Here’s a bit of trivia to impress your friends with: Did you know that Canada’s low-profile capital city hosts one of the largest music festivals in North America?
I bet you didn’t, and your friends don’t either.
Hey, you know what will make that little gem even more impressive? Dropping the factoid, and then adding: “And I’ve been there.”
What It’s All About
Ottawa’s annual blues festival (officially known as the Cisco Ottawa Bluesfest) takes place for ten days in early July – this year’s runs from July 3 to July 13 – and brings in some huge acts.
In spite of the name, the festival doesn’t limit itself to blues; in fact, its official mission is to “support and sustain the growth of emerging and diverse musical genres” including world music, jazz, funk, soul, folk, and fusions of all of the above.
In the past few years, Bluesfest has seen the likes of George Thorogood, Lauryn Hill, The Neville Brothers, Etta James, ZZ Top, Johnny Lang, and Kanye West hit the stage.
Last year alone, I rocked out with Van Morrison, The White Stripes, Bob Dylan, Manu Chao and George Clinton’s P-Funk All-Stars, all in a matter of days.
While Bluesfest always draws big names from around the world, a huge part of their mission is about encouraging homegrown talent; several of the festival’s seven stages are devoted almost exclusively to Canadian up-and-comers.
It’s also a popular draw for those Canadian acts that have already made it big: Feist, Metric, Stars and Broken Social Scene have all been known to show up, and Canadian rock icons The Tragically Hip are regular performers.
All that, and it’s green, too! Last year Bluesfest introduced large-scale supervised bicycle parking, compostable corn-based beer cups, and bio-diesel generators to power the festival.
The whole show takes place at historic Lebreton Flats, beautifully located along the Ottawa River with great access to public transit, riverside bike paths, and walking distance to downtown.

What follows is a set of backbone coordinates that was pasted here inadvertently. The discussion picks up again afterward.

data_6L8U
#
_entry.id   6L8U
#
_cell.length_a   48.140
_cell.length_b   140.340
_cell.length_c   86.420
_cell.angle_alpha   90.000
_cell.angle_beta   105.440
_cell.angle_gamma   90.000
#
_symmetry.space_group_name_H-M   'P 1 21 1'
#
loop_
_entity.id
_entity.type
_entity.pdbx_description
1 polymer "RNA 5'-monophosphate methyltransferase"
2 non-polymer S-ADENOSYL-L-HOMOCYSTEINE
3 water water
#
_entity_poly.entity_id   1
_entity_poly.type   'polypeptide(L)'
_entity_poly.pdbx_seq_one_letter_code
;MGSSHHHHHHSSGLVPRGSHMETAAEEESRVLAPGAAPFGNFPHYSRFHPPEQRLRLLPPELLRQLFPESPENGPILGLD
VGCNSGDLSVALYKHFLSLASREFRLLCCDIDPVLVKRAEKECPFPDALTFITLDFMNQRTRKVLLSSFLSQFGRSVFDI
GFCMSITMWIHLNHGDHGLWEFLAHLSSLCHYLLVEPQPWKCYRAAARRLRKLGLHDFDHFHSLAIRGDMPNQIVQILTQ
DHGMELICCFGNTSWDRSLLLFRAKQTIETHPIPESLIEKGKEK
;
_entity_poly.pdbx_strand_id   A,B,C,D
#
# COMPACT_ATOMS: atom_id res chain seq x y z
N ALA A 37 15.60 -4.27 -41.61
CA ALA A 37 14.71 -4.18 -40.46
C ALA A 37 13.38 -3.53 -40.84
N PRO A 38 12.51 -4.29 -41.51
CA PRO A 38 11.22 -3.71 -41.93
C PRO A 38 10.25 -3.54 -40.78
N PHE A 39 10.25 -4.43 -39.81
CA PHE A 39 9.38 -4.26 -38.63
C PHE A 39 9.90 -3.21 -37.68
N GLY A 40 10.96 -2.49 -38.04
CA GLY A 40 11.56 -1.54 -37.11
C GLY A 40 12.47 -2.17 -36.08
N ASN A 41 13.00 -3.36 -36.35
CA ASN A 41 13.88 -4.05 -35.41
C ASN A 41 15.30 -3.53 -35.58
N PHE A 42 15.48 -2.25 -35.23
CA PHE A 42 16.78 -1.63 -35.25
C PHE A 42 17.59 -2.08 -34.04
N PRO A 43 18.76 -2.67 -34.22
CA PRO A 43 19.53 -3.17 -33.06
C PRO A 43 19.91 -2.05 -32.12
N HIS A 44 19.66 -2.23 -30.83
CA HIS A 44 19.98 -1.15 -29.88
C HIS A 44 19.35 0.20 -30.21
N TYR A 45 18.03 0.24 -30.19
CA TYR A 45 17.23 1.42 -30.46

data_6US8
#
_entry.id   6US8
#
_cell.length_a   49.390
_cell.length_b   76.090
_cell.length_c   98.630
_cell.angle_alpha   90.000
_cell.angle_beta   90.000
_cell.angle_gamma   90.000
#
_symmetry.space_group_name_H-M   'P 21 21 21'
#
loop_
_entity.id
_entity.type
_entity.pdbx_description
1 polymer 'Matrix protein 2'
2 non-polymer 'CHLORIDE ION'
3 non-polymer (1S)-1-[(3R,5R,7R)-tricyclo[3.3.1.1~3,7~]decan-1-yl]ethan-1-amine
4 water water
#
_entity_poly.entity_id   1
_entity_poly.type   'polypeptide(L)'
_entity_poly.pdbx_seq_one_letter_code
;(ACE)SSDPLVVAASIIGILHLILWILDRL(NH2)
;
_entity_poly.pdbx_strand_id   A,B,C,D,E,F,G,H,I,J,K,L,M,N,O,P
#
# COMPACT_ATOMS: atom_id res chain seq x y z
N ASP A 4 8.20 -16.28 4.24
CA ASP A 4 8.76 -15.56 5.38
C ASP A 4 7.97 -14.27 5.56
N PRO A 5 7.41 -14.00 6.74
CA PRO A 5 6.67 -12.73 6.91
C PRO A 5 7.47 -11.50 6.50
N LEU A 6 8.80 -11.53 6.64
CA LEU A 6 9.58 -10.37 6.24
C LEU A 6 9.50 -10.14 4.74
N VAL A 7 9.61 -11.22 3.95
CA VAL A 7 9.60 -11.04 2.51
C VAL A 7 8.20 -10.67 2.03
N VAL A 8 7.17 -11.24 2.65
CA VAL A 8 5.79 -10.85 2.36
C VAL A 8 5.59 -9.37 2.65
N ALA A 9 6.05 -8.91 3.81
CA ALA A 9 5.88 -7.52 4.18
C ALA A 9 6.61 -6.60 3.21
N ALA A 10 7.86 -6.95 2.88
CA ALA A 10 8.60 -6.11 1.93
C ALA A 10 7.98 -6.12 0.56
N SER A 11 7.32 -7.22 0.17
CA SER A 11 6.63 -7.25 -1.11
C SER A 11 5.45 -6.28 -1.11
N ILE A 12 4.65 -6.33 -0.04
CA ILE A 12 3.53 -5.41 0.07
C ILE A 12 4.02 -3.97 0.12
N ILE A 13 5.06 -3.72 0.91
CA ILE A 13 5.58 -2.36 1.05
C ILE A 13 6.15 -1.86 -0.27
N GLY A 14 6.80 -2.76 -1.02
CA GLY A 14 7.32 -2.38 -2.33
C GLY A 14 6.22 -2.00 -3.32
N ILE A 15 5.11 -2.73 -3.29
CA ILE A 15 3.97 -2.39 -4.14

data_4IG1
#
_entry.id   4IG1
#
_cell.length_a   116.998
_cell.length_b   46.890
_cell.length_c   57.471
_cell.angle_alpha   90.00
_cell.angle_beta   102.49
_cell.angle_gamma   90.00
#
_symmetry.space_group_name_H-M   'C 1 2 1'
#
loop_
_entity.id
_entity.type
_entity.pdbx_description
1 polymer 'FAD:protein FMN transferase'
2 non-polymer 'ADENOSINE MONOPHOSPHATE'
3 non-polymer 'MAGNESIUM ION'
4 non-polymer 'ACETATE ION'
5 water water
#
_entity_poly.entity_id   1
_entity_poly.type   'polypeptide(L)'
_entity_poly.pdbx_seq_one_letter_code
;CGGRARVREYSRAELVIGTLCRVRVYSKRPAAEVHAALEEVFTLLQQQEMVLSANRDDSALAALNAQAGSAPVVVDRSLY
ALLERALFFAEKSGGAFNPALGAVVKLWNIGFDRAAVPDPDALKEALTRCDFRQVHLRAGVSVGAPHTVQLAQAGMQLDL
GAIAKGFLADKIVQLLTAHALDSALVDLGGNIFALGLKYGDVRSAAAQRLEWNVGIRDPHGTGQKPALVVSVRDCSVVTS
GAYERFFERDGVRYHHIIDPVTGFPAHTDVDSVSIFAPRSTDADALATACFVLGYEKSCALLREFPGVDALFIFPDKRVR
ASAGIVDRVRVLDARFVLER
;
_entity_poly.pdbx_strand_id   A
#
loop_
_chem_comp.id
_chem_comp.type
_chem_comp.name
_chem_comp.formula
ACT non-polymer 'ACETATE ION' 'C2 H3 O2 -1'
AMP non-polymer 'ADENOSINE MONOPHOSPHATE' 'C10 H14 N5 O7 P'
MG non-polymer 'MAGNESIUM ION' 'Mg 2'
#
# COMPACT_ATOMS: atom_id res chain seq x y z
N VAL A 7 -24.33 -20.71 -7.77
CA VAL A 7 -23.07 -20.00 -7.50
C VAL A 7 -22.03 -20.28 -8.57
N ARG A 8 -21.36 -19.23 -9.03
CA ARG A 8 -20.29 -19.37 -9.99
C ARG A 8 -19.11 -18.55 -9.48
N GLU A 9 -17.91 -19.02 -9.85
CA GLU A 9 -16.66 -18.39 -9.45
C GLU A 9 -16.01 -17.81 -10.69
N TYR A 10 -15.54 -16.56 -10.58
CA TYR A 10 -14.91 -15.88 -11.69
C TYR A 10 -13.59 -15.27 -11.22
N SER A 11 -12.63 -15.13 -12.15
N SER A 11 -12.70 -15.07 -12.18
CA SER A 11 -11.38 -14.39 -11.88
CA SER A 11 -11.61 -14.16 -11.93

The range of acts at Bluesfest this year is as eclectic as ever.
On the hip hop side of things, Fergie, Sean Paul and Wyclef Jean are representing for the big-name, Top 40 scene, and Jully Black reminds everyone that Toronto’s got beats, too.
Boz Scaggs, Taj Mahal and Keb’ Mo’ put the blues back in Bluesfest, while Canned Heat is still going strong thirty-nine years after their appearance at the original Woodstock.
Feist, The Tragically Hip, Metric, Stars, Weakerthans, Hayden and Wintersleep are some of the bigger-name Canadians performing this year. Up-and-coming indie rockers Tokyo Police Club are a local hipster favorite.
Brian Wilson, Don McLean, James Taylor, and Lucinda Williams together represent a pretty influential (and diverse) spread in the great American singer-songwriter tradition, while Widespread Panic have been described as the inheritors of the Grateful Dead’s “road-warrior mantle.”
Did I mention Akon? Joan Armatrading? Steely Dan? Primus? The Black Crowes?
How about Balkan Beat Box, featured recently in this Matador article? Ottawa-based and New Orleans-inspired Mumbo Jumbo Voodoo Combo? Or Southern gospel legends The Blind Boys of Alabama? Perhaps you might remember The Wailers – better known as “Bob Marley and…”?
And that’s just a sample – the best thing about Bluesfest is having the chance to see old-timers you’ve always dreamed of catching live, and then wandering over to a smaller stage and discovering a new local gem.
This festival crosses boundaries of age, genre, language, culture, and nationality. It’s a music festival first and foremost, unfettered by distinctions between rock and country, blues and soul, indie and sell-out.
The full-festival pass is a mind-blowingly good deal. The 4-day ($120) and 3-day ($95) passes for the two weekends of the festival are also extremely good value, while the one-day passes are a little steeper, ranging from $32-$40. Keep in mind that the festival starts rocking in the early afternoon and between all the various stages it never pauses for breath, so even a one-day pass is buying you up to 12 hours of live music.
Bluesfest starts early this year, on Thursday, July 3. If you have the time, hit town a couple days early for Canada Day, on July 1. It’s the one day a year when Ottawa really lets its hair down, with a red-and-white-painted downtown street party 30,000-strong.
Flag-capes, drinking before noon, and strategically-placed maple leaves are de rigueur. Book your accommodation early, find a Couchsurfing host, or just suck it up and party all night long.
Finally, if you’re organizing a roadtrip there and looking for riders, post a notice on our forum and / or blog about it at Matador.